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Osteoporos Int. 2019 Nov 14. doi: 10.1007/s00198-019-05229-7. [Epub ahead of print]

Impact of whole dairy matrix on musculoskeletal health and aging-current knowledge and research gaps.

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Department of Nutrition, Exercise and Sports, Faculty of Science, University of Copenhagen, Rolighedsvej 26, DK-1958, Frederiksberg C, Denmark.
Department of Nutrition, Exercise and Sports, Faculty of Science, University of Copenhagen, Rolighedsvej 26, DK-1958, Frederiksberg C, Denmark.
Department of Endocrinology, University of Melbourne, Austin Health, Melbourne, Australia.
Division of Bone Diseases, Geneva University Hospitals and Faculty of Medicine, Geneva, Switzerland.
Department of Nutrition & Dietetics, Harokopio University, Athens, Greece.
NUTRIM School of Nutrition and Translational Research in Metabolism, Department of Human Biology, Maastricht University Medical Centre+, Maastricht, the Netherlands.
Department of Nutrition and Physical Activity, Institut Pasteur de Lille, Lille, France.
Department of Dietetics, Nutrition and Sport, La Trobe University, Melbourne, Australia.
World Health Organization Collaborating Center for Public Health Aspects of Musculoskeletal Health and Aging, University of Liège, Liège, Belgium.
Institute for Food, Nutrition and Health, University of Reading, Reading, United Kingdom.


Dairy products are included in dietary guidelines worldwide, as milk, yoghurt, and cheese are good sources of calcium and protein, vital nutrients for bones and muscle mass maintenance. Bone growth and mineralization occur during infancy and childhood, peak bone mass being attained after early adulthood. A low peak bone mass has consequences later in life, including increased risk of osteoporosis and fractures. Currently, more than 200 million people worldwide suffer from osteoporosis, with approximately 9 million fractures yearly. This poses a tremendous economic burden on health care. Between 5% and 10% of the elderly suffer from sarcopenia, the loss of muscle mass and strength, further increasing the risk of fractures due to falls. Evidence from interventional and observational studies support that fermented dairy products in particular exert beneficial effects on bone growth and mineralization, attenuation of bone loss, and reduce fracture risk. The effect cannot be explained by single nutrients in dairy, which suggests that a combined or matrix effect may be responsible similar to the matrix effects of foods on cardiometabolic health. Recently, several plant-based beverages and products have become available and marketed as substitutes for dairy products, even though their nutrient content differs substantially from dairy. Some of these products have been fortified, in efforts to mimic the nutritional profile of milk, but it is unknown whether the additives have the same bioavailability and beneficial effect as dairy. We conclude that the dairy matrix exerts an effect on bone and muscle health that is more than the sum of its nutrients, and we suggest that whole foods, not only single nutrients, need to be assessed in future observational and intervention studies of health outcomes. Furthermore, the importance of the matrix effect on health outcomes argues in favor of making future dietary guidelines food based.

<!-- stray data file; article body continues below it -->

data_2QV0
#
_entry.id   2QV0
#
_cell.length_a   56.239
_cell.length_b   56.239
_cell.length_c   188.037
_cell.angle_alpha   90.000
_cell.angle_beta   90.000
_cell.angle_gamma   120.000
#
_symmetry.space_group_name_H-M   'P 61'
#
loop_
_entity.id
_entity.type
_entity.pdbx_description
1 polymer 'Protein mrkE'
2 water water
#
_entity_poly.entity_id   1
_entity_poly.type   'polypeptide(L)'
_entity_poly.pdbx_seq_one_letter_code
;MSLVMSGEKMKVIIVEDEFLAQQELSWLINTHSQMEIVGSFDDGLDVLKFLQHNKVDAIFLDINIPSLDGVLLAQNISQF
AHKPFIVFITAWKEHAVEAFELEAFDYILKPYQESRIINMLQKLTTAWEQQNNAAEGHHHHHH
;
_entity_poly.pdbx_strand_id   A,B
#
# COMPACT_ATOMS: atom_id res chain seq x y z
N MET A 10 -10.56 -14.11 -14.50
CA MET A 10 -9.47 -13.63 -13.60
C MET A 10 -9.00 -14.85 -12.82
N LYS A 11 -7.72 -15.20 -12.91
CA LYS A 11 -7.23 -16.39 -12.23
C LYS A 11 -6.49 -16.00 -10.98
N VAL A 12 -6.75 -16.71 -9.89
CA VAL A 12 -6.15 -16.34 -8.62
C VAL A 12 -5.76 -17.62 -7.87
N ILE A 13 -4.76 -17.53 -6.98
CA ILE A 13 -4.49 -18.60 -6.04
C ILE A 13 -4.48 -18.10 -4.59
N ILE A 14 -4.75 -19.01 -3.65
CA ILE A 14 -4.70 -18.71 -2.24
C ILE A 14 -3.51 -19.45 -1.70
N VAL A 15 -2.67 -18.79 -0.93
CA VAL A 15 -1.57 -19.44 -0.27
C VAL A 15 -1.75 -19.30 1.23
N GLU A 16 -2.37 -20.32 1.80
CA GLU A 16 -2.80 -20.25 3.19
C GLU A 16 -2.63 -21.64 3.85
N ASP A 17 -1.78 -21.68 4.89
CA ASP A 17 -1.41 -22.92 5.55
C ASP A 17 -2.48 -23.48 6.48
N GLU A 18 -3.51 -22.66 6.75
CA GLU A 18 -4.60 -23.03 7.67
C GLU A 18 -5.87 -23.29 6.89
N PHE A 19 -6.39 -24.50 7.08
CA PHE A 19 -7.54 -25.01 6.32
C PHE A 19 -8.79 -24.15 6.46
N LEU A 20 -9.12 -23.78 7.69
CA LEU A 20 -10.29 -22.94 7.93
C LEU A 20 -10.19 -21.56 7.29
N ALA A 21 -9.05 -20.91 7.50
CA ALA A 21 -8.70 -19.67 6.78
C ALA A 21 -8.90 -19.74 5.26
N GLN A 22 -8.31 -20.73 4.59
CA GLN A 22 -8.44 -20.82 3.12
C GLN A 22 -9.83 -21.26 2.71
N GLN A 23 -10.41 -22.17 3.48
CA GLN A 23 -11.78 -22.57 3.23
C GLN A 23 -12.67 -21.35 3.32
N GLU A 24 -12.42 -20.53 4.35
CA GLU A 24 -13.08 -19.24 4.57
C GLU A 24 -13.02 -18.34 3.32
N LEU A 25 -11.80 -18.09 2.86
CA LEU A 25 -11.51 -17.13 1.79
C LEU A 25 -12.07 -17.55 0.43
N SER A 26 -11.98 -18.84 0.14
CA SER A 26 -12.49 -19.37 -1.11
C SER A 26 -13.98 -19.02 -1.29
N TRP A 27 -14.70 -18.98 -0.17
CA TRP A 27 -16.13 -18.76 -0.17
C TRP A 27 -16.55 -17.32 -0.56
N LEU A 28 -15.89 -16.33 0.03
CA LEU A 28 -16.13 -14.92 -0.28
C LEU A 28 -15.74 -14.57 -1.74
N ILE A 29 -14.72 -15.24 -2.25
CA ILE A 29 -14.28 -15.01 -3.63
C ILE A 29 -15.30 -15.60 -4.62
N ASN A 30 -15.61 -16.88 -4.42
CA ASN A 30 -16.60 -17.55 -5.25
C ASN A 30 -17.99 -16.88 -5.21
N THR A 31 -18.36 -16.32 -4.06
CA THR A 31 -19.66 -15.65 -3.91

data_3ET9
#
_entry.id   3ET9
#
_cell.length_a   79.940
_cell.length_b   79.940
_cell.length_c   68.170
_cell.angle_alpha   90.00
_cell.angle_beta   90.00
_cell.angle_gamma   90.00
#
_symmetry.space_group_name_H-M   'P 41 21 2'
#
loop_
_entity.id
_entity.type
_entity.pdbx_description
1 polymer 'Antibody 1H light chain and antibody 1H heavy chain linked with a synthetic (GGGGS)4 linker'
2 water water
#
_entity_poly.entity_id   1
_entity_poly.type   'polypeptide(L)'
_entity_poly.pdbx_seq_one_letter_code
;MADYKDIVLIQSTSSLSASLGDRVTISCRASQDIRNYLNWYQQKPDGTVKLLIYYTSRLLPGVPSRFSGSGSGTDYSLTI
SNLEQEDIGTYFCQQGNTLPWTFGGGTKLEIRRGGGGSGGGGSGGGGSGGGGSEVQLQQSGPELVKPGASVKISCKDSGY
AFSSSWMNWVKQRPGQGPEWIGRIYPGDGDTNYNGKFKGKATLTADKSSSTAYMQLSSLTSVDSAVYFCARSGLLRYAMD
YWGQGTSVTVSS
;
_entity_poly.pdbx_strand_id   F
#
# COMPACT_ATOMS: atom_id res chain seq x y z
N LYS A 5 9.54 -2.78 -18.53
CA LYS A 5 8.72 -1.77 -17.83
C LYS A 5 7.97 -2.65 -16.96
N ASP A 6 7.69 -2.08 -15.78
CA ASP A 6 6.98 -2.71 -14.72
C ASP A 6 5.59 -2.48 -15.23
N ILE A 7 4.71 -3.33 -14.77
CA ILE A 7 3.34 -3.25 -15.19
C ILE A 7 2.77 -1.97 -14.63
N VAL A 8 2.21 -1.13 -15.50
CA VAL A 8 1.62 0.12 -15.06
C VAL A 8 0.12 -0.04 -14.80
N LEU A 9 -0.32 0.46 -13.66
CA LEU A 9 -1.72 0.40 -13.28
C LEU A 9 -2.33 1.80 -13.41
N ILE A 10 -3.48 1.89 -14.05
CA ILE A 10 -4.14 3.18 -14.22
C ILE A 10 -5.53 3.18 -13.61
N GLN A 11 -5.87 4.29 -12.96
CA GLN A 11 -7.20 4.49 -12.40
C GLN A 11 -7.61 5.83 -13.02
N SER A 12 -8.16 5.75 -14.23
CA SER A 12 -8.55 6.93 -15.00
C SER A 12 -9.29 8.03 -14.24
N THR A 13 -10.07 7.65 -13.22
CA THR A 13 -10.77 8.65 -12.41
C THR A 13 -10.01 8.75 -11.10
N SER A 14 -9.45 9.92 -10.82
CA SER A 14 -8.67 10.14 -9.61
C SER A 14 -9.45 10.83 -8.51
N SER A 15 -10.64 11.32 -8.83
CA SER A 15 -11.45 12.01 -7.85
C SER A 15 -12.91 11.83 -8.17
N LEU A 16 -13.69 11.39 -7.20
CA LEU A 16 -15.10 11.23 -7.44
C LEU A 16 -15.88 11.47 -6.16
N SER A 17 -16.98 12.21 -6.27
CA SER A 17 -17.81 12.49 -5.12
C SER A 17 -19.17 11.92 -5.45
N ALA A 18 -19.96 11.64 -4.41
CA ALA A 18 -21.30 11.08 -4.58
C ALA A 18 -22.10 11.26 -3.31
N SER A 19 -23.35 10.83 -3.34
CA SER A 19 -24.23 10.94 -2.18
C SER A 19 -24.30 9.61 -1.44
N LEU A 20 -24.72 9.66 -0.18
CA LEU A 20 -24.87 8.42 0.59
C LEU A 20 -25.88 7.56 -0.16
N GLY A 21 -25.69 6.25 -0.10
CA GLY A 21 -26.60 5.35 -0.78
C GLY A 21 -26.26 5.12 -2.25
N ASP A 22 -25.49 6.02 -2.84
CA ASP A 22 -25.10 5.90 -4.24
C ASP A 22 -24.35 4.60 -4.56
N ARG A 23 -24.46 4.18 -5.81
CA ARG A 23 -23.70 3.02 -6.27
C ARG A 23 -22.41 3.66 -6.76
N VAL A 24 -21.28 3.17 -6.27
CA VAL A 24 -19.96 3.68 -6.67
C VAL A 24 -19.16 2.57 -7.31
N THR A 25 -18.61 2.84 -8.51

Bone; Cheese; Fermented dairy products; Milk; Muscle


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